RIVIERA BEACH — The Rev. Tony Drayton took four years to develop his dissertation on HIV/AIDS in the black community.
In the introduction to his book, Transformation and The Church: A Push Toward Acceptance Within the HIV/AIDS Pandemic, he says he did not understand the disease’s complexity until he was an intern at Good Samaritan Medical Center in Riviera Beach.
There, he said, he saw a young African-American male wheeled into the medical unit, while family and friends watched in disbelief, “praying for a miracle.”
But, he said, it was obvious they felt helpless. The young man was there to die.
As a minister at St. James Missionary Baptist Church in Riviera Beach for 14 years, Drayton said he was led by God to delve further into the issue of HIV/AIDS.
Now, he is encouraging other church leaders to tackle the touchy but important subject of AIDS.
In his book, Drayton calls out the church on what he considers various controversial issues or hot-button topics that have often conflicted with the church’s stringent moral stances.
Drayton’s church is one of the few in the Riviera Beach area that has an active HIV/AIDS ministry. The agency helps those in the community and the congregation cope with the illness.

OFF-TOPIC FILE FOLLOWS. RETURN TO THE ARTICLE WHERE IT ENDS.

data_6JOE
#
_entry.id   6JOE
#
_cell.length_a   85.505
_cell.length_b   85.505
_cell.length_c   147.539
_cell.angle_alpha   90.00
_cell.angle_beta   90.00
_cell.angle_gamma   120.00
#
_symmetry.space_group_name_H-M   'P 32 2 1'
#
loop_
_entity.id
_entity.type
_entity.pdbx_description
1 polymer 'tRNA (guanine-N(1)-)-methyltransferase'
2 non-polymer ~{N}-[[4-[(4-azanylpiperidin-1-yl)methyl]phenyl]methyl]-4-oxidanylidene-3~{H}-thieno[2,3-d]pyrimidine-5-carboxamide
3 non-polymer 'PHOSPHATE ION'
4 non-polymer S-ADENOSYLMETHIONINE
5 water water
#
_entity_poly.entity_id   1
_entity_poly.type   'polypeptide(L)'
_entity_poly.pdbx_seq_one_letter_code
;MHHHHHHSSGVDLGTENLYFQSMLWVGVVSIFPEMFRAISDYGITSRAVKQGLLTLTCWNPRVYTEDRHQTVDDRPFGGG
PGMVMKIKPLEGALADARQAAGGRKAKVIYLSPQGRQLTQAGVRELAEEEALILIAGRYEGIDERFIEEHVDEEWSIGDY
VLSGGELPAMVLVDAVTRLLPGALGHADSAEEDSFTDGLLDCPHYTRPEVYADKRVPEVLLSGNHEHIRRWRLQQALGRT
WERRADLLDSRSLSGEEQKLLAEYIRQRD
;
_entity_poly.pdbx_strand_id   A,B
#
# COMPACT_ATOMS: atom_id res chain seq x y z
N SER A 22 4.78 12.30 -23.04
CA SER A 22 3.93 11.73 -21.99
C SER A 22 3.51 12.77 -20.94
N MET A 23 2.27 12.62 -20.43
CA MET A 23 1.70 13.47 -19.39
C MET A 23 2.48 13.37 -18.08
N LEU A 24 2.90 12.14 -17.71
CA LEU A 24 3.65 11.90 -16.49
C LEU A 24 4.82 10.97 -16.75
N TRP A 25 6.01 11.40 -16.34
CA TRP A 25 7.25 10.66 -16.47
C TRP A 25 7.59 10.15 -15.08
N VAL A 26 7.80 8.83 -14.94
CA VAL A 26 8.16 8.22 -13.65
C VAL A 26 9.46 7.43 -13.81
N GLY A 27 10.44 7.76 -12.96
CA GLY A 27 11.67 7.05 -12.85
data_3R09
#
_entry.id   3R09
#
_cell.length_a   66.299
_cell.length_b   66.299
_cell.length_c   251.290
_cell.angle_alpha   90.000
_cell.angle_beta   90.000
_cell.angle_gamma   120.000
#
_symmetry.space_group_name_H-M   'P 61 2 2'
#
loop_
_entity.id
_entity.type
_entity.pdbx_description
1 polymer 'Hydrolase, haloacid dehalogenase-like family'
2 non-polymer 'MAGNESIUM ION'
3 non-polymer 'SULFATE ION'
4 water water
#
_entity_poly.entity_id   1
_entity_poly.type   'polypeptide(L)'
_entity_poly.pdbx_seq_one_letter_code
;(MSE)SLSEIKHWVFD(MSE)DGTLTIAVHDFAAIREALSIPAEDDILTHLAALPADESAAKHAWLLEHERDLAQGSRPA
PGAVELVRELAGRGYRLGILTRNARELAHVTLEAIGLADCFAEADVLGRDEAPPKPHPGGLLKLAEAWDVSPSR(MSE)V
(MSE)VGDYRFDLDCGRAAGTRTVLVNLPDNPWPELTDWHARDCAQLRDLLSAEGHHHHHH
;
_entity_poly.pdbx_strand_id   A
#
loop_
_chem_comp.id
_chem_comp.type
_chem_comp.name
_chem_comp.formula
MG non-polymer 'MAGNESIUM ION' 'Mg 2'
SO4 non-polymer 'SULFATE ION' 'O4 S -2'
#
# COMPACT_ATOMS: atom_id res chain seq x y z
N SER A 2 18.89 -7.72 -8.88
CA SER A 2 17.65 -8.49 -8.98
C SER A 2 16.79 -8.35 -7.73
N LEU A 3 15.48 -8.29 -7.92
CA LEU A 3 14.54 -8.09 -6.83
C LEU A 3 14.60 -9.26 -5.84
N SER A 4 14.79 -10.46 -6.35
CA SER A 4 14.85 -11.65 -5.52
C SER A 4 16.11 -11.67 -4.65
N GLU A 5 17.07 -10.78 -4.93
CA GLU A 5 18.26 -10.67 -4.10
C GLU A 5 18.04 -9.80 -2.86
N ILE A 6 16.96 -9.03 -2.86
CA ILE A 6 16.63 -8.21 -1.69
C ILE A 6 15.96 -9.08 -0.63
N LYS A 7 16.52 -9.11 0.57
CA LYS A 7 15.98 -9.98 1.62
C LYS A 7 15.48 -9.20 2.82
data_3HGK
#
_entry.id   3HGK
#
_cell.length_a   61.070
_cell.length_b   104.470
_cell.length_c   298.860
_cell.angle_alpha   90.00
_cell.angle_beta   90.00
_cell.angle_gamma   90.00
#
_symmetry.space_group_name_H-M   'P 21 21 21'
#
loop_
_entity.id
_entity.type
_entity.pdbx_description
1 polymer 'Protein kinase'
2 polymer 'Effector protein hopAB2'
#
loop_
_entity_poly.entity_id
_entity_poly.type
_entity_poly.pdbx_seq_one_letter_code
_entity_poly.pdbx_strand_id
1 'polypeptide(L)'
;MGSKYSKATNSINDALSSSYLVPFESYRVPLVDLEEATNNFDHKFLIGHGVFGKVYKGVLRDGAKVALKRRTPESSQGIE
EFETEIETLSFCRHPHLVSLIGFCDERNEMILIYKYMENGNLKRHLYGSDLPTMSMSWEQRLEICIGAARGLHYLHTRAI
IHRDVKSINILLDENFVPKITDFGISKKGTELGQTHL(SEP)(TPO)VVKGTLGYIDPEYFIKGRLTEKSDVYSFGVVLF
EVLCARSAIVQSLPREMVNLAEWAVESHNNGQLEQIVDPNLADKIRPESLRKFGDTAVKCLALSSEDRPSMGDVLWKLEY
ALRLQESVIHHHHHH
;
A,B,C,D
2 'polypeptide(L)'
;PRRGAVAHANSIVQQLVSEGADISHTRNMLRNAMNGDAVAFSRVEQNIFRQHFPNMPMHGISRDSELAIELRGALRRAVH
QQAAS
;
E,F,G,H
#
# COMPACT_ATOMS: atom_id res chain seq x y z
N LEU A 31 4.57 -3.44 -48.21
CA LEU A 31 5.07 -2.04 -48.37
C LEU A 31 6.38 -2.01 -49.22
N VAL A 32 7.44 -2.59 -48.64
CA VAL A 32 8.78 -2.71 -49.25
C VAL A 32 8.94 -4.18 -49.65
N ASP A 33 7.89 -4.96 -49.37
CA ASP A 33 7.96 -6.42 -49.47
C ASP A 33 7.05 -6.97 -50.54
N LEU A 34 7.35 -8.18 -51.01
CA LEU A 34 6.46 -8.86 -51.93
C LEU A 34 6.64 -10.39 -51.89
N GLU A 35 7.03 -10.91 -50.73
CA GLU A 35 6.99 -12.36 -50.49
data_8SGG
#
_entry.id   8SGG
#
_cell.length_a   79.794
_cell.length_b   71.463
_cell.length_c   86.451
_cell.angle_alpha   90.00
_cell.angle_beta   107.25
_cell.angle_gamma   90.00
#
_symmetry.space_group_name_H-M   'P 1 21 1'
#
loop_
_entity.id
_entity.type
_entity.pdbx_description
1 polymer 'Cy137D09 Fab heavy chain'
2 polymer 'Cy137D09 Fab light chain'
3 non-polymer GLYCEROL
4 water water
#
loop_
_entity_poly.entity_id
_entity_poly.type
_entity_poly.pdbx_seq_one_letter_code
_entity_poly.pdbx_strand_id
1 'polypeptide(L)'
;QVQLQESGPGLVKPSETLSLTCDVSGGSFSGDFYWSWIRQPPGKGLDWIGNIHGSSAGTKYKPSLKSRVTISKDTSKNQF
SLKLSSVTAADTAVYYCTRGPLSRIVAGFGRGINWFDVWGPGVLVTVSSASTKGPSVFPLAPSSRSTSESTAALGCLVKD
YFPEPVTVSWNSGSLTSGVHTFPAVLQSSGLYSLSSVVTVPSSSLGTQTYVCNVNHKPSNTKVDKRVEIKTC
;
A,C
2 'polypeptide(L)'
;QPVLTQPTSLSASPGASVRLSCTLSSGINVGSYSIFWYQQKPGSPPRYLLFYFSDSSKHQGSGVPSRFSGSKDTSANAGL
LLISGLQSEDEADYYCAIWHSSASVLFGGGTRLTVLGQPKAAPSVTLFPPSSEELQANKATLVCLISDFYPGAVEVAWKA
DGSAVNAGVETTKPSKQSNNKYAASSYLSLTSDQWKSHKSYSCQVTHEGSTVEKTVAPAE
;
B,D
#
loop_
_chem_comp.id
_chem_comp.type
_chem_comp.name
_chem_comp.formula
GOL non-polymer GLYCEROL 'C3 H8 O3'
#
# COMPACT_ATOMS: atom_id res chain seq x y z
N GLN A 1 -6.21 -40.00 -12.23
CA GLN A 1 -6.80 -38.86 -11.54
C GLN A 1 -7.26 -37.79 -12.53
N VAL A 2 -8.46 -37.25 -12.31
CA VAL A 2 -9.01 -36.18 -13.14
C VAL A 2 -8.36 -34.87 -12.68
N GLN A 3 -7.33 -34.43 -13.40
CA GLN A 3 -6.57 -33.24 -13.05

“Way back, AIDS was considered the ‘gay, white’ disease and that people of color were not affected, but everyone knows that was a myth,” Drayton said.
Drayton is not the only church leader who has addressed the scope of the AIDS pandemic in the black community.
The United States Conference of Catholic Bishops, citing statistics from the U.S. Census and the U.S. Department of Health and Human Services, reports that, “According to the 2000 census, African Americans make up approximately 13 percent of the US population. However, in 2005, African Americans accounted for 18,510 (49 percent) of the estimated 38,096 new HIV/AIDS diagnoses in the United States in the 33 states with long-term, confidential name-based HIV reporting.’’
The primary “transmission category for African-American men was sexual contact with other men, followed by injection drug use and high-risk heterosexual contact,” the group stated on its website.
For women, the infections mostly came from high-risk heterosexual contact, followed by injection drug-use, the organization reported.
Drayton said his book takes on the subject of the disease from a prophetic, teaching and counseling perspective, but it also shows the face of AIDS in African-American women.
Then there is the concept of the “down-low” black man who says he is not gay, but has sex with men outside of his marriage. Though this was considered a prevailing reason why more African-American women were getting infected, Drayton said in his book that statistics still say this isn’t a proven theory.
His premise in addressing the disease, as a church body, is that “everything is spiritual.”
As a result, he said, we are made in the image of God, and along with that comes value, worth, dignity and purpose of life.